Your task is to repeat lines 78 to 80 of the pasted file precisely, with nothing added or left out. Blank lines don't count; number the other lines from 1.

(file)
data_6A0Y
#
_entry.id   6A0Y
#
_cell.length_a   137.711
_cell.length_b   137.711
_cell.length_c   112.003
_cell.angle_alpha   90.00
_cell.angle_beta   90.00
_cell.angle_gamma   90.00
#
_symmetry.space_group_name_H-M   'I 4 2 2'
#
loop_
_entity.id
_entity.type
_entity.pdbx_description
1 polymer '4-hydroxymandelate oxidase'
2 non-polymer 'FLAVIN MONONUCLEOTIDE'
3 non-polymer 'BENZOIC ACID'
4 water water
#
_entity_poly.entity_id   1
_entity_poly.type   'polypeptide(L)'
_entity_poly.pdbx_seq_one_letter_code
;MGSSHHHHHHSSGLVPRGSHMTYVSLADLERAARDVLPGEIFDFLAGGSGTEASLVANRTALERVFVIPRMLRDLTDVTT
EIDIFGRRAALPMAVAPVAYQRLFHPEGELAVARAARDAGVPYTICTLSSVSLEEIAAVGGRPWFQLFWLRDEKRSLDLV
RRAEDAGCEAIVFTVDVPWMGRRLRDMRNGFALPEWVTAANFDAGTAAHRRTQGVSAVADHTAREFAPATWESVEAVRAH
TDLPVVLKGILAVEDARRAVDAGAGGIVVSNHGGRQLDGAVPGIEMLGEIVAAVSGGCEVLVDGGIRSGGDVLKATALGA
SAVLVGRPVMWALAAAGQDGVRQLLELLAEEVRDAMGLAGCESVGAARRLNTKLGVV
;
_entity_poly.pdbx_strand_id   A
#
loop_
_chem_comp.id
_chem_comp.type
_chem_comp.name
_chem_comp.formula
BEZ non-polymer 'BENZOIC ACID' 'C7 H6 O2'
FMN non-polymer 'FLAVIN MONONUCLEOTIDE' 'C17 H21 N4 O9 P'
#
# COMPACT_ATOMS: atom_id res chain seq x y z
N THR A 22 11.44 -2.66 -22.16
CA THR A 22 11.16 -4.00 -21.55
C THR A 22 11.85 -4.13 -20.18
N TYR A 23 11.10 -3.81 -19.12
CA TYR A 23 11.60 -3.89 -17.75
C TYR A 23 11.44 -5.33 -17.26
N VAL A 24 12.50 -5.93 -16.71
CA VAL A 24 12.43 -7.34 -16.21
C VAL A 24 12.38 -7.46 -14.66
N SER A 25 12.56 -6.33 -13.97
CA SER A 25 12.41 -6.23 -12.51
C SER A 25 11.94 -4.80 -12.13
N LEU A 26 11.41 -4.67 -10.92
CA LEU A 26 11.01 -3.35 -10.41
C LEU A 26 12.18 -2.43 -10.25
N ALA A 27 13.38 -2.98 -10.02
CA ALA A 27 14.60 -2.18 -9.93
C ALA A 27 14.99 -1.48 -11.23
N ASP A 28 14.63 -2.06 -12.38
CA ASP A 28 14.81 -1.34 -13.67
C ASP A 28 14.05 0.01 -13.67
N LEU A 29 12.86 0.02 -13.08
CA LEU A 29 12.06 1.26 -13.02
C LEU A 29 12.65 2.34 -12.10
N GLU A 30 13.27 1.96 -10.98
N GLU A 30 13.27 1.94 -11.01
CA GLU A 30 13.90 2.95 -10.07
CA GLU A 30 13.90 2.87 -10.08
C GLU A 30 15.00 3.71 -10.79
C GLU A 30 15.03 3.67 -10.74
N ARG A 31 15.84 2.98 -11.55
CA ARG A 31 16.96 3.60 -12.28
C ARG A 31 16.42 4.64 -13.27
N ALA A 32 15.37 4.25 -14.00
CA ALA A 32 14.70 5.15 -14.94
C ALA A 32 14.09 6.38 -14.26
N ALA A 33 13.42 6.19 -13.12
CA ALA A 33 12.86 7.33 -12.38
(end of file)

C ALA A 32 14.09 6.38 -14.26
N ALA A 33 13.42 6.19 -13.12
CA ALA A 33 12.86 7.33 -12.38